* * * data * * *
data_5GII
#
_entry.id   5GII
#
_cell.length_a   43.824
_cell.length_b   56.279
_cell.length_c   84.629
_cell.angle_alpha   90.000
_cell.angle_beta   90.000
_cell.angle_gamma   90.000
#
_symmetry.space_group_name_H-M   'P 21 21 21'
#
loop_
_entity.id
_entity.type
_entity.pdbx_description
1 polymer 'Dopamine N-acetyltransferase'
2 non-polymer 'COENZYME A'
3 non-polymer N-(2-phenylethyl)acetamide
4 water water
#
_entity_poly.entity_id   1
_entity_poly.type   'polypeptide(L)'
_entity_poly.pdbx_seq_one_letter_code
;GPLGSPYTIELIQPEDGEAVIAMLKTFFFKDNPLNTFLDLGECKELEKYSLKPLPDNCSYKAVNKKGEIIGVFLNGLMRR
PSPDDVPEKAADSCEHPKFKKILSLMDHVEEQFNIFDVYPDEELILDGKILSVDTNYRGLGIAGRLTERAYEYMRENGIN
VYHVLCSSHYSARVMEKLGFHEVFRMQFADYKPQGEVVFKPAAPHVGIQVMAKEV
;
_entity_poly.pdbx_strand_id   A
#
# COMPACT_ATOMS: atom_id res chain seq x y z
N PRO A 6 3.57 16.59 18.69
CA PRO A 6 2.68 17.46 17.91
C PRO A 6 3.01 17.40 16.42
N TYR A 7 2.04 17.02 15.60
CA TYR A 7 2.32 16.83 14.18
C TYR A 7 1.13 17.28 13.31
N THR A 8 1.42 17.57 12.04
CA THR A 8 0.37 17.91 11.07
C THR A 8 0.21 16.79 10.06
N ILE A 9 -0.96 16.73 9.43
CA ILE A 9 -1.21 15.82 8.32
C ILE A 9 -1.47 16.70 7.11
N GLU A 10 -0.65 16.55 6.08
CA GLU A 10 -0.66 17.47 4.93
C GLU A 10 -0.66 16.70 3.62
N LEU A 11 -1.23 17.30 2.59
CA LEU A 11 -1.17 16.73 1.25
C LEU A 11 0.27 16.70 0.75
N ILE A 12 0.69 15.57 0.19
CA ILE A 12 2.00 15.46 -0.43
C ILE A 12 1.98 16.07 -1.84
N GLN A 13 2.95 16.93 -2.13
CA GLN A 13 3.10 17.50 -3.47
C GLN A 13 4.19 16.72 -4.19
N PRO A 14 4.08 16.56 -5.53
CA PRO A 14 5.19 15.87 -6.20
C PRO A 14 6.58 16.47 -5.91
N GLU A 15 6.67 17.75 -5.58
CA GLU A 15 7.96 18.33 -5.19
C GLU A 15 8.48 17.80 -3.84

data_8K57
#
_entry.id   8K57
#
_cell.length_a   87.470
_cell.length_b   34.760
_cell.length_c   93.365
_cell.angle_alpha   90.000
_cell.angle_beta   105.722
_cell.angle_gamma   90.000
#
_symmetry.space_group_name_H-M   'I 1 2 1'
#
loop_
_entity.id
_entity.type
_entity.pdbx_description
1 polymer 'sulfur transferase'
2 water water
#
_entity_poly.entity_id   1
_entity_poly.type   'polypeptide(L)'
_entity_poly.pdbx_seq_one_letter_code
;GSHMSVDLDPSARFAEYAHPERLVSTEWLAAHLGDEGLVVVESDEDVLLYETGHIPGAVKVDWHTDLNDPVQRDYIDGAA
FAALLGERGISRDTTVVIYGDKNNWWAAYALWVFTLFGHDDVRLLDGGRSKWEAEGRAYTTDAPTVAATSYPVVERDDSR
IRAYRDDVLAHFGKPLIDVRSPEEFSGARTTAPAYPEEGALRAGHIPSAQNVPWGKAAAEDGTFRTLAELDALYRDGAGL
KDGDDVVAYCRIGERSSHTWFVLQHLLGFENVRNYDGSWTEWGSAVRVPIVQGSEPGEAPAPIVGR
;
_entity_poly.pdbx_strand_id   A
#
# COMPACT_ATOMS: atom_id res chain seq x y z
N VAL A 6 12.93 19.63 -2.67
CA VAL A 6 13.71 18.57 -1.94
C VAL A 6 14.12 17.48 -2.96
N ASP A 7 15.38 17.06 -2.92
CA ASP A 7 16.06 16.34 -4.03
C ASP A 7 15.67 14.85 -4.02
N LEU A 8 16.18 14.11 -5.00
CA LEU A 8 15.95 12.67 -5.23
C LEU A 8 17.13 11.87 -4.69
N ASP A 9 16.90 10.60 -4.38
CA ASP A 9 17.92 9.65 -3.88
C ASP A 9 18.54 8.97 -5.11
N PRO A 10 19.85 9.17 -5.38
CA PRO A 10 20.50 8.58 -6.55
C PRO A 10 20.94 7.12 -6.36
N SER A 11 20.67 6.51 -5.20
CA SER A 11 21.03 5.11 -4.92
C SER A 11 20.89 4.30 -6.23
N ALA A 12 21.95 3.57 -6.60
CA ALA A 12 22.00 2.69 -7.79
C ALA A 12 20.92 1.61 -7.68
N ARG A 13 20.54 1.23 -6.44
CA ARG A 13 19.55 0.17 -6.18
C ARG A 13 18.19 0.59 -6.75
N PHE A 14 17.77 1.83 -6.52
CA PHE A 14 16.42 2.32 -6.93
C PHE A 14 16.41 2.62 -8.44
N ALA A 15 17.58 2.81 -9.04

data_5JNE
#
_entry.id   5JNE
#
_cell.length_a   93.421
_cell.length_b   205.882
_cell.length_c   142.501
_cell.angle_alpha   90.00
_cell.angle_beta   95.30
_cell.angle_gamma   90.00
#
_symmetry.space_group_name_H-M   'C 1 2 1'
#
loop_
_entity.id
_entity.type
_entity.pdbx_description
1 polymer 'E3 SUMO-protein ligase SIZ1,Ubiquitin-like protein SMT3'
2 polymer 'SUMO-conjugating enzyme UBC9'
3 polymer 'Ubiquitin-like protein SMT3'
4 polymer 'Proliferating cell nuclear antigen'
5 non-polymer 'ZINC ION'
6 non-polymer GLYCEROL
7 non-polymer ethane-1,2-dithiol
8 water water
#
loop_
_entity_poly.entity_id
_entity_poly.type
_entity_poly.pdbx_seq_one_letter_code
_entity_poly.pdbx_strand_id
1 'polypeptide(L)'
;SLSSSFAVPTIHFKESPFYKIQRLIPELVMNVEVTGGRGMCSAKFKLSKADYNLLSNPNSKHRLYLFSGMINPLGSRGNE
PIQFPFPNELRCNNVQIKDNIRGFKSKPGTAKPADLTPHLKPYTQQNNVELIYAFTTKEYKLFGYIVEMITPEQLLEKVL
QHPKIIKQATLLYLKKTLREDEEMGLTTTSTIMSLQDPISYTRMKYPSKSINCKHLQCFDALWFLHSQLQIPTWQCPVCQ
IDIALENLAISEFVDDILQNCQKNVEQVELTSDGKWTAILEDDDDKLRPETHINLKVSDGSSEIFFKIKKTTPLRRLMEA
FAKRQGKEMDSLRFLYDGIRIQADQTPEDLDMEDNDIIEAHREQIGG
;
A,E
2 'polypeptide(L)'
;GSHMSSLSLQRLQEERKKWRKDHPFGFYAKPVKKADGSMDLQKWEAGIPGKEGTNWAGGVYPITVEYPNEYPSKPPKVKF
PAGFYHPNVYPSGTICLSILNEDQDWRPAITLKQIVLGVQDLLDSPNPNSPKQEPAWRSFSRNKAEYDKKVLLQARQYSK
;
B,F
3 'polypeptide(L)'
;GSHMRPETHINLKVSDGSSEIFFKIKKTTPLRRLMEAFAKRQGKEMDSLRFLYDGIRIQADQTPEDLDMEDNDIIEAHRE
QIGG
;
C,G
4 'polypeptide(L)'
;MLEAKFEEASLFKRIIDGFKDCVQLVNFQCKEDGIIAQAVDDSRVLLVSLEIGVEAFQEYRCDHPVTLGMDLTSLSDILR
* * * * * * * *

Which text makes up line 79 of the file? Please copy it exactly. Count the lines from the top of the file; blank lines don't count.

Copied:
_entity.pdbx_description